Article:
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Premature rupture of membranes at < 25 weeks: a management dilemma.

OBJECTIVE: A retrospective study was conducted to establish the perinatal and long-term neonatal outcome at 1 year of life (corrected) of pregnancies complicated by premature rupture of membranes before fetal viability.

STUDY DESIGN: The outcome of 94 singleton pregnancies admitted from June 1982 to June 1991 with premature rupture of membranes at < 25 weeks' gestation that were managed expectantly were studied. To establish the effect of rupture of membranes, the neonatal outcomes of babies born with birth weights > 500 gm and gestational ages > 24 weeks were compared with those of a similar group of neonates from patients without preterm rupture of membranes and matched by gestational age, birth weight, race, sex, and mode of delivery. The outcome of the surviving neonates at 1 year of life (corrected) was established on the basis of their Bailey mental and psychomotor scores and on the results of neurologic, ophthalmologic, and hearing examinations.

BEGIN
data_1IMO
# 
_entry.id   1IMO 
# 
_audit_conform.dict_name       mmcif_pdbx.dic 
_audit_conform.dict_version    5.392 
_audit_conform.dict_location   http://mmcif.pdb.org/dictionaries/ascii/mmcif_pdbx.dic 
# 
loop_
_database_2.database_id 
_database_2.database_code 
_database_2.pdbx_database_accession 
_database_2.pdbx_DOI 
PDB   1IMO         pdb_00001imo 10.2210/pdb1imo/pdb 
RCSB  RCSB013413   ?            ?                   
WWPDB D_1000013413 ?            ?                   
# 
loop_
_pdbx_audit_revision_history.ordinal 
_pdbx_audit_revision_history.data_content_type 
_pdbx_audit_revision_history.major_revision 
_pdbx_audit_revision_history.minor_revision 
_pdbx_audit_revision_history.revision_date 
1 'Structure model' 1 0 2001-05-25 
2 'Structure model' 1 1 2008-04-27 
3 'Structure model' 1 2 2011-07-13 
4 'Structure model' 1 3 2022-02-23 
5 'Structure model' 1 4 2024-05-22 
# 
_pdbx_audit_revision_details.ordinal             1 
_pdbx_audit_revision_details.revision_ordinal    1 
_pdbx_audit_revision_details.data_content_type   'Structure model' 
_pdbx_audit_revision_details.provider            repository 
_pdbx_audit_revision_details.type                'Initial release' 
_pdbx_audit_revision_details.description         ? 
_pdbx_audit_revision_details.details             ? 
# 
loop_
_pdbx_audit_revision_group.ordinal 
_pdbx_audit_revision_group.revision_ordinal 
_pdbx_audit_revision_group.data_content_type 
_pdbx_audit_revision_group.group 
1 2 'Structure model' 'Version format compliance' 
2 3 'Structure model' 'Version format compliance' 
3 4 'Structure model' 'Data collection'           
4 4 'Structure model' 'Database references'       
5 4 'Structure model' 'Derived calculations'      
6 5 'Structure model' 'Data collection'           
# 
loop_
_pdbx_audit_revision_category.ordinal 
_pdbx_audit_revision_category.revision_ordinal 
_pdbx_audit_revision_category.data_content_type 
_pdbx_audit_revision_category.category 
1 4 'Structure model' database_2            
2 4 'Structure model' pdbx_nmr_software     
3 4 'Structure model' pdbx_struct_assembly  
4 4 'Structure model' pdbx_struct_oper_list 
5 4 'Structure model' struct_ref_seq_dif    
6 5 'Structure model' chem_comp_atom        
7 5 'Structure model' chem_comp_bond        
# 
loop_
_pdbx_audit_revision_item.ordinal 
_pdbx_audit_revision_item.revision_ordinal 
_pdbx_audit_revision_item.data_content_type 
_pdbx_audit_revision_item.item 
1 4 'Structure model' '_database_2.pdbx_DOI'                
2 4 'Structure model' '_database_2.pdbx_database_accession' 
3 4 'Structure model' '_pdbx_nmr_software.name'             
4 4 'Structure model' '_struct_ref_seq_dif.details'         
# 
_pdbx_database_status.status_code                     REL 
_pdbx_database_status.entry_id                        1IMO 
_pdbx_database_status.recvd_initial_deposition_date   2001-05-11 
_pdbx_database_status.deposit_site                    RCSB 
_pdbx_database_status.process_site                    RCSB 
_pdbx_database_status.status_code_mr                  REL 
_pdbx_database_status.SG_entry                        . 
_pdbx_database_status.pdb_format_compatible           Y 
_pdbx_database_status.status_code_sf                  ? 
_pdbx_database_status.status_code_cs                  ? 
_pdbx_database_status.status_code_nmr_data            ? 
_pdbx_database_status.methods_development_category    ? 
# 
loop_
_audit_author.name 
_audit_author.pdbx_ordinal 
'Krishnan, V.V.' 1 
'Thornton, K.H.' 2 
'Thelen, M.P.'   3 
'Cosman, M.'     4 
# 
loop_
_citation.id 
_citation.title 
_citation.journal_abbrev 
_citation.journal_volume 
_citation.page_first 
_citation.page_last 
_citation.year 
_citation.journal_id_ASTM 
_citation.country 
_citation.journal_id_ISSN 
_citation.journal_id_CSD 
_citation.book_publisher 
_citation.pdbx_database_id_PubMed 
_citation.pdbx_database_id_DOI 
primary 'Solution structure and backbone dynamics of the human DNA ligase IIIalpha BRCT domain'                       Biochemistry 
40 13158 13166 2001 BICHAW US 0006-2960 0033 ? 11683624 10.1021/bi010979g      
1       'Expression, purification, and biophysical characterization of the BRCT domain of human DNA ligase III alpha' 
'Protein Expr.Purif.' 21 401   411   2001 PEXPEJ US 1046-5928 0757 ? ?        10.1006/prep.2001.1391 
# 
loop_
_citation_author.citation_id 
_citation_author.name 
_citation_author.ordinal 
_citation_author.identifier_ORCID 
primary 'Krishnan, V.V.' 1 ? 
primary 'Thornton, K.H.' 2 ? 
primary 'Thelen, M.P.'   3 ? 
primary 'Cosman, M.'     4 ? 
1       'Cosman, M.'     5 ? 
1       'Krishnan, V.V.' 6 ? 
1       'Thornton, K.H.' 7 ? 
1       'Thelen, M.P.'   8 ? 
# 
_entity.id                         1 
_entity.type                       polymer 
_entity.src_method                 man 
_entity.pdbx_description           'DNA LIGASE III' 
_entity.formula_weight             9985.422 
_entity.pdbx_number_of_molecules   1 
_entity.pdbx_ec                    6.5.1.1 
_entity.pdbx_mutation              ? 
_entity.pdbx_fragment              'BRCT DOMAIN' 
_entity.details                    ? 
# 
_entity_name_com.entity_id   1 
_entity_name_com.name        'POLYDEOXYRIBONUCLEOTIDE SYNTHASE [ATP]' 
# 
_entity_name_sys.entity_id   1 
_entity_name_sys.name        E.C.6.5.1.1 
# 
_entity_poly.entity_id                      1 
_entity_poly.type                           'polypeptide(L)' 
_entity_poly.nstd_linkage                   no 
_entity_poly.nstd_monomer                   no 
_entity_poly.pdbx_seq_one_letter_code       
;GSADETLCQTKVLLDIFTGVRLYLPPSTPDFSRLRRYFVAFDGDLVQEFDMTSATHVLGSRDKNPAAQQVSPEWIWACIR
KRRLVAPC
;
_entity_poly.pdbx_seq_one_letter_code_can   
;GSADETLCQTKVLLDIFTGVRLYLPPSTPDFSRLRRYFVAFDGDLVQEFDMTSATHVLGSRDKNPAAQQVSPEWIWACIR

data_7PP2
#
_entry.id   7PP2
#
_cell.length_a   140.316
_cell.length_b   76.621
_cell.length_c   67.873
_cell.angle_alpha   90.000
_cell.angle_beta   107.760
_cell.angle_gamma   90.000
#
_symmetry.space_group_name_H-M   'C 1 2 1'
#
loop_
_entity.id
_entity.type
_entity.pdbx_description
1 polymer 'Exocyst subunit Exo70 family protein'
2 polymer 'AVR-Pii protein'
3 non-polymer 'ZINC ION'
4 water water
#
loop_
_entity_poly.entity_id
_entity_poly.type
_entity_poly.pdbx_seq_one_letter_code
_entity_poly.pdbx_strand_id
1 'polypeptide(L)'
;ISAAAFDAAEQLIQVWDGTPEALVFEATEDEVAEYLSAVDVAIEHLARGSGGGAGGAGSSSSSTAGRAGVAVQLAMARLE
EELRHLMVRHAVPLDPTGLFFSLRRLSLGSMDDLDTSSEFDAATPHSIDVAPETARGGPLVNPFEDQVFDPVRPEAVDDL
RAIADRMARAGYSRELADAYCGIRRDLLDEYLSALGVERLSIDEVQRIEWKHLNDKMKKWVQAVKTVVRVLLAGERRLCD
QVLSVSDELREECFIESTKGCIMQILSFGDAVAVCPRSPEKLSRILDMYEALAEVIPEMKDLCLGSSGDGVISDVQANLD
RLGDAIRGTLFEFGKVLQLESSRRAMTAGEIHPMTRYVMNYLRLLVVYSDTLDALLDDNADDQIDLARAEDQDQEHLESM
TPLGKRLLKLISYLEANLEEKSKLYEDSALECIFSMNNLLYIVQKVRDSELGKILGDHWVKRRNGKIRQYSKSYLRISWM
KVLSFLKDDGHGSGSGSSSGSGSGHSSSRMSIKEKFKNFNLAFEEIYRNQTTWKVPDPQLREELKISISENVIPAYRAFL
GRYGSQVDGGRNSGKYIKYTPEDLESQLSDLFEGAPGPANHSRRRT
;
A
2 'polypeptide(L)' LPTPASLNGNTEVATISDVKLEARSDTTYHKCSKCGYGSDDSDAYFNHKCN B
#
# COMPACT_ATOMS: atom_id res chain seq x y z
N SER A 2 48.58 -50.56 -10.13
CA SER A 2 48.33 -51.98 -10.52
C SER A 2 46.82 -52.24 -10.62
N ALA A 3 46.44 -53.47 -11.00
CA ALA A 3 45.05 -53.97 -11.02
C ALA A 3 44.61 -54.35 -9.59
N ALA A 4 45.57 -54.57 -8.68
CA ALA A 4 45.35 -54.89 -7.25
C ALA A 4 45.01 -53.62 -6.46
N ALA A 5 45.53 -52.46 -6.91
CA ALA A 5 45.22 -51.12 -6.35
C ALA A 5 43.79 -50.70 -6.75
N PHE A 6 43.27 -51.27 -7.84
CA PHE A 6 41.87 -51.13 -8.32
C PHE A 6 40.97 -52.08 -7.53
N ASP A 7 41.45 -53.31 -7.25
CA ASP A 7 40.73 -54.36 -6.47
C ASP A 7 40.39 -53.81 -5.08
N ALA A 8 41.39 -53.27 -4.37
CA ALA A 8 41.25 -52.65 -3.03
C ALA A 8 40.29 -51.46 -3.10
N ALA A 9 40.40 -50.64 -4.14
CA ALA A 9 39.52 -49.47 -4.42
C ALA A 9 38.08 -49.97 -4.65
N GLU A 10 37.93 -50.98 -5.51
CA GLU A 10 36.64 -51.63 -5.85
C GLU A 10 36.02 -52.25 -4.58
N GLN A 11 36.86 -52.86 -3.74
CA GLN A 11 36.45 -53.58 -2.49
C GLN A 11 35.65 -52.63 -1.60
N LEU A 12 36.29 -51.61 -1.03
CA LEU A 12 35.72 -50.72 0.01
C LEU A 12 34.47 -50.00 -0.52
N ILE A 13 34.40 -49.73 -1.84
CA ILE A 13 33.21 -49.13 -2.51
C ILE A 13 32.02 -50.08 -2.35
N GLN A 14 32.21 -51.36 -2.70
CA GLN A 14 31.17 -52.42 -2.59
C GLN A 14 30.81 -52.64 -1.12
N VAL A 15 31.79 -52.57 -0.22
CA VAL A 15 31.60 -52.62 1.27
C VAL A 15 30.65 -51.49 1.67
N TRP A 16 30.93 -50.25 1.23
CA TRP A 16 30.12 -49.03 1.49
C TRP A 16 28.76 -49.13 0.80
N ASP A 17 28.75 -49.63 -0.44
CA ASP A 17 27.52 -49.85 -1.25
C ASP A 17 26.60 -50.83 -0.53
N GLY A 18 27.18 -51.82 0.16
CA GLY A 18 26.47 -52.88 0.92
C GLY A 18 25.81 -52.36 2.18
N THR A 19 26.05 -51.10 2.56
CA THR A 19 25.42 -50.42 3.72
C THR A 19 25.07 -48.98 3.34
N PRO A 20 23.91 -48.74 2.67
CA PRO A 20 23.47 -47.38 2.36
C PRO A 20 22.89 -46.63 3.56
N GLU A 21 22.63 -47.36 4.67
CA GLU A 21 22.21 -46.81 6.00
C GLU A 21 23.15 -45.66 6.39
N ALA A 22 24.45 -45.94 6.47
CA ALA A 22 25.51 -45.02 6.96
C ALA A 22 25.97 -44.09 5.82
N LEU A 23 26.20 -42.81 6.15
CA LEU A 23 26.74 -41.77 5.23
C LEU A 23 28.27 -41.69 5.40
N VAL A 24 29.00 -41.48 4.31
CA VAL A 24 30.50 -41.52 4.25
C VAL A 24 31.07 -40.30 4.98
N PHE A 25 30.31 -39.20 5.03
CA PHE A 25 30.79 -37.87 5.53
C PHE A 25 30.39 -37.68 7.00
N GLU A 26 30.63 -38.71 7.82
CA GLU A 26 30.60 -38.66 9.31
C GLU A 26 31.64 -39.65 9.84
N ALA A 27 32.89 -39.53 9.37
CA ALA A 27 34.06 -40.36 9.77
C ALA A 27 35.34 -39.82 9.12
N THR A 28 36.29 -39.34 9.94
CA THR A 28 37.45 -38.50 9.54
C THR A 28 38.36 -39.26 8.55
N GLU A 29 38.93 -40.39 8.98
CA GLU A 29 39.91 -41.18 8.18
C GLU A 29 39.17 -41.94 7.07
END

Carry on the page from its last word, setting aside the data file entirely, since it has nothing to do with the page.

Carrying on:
RESULTS: The overall incidence of amnionitis was 24%. The median latency period was 10.5 days; in 26% of patients delivery was delayed > 2 weeks. Pulmonary hypoplasia was detected in 5% of patients, and there was no evidence of orthopedic deformities. Survival was achieved in 39 (40%) of neonates; 63% of these survivors were considered to have had normal development at 1 year of life (corrected).

CONCLUSION: Premature rupture of membranes at < 25 weeks is associated with a relatively high risk of perinatal mortality and neonatal and long-term morbidity, but a successful outcome can be achieved in about 60% of survivors.

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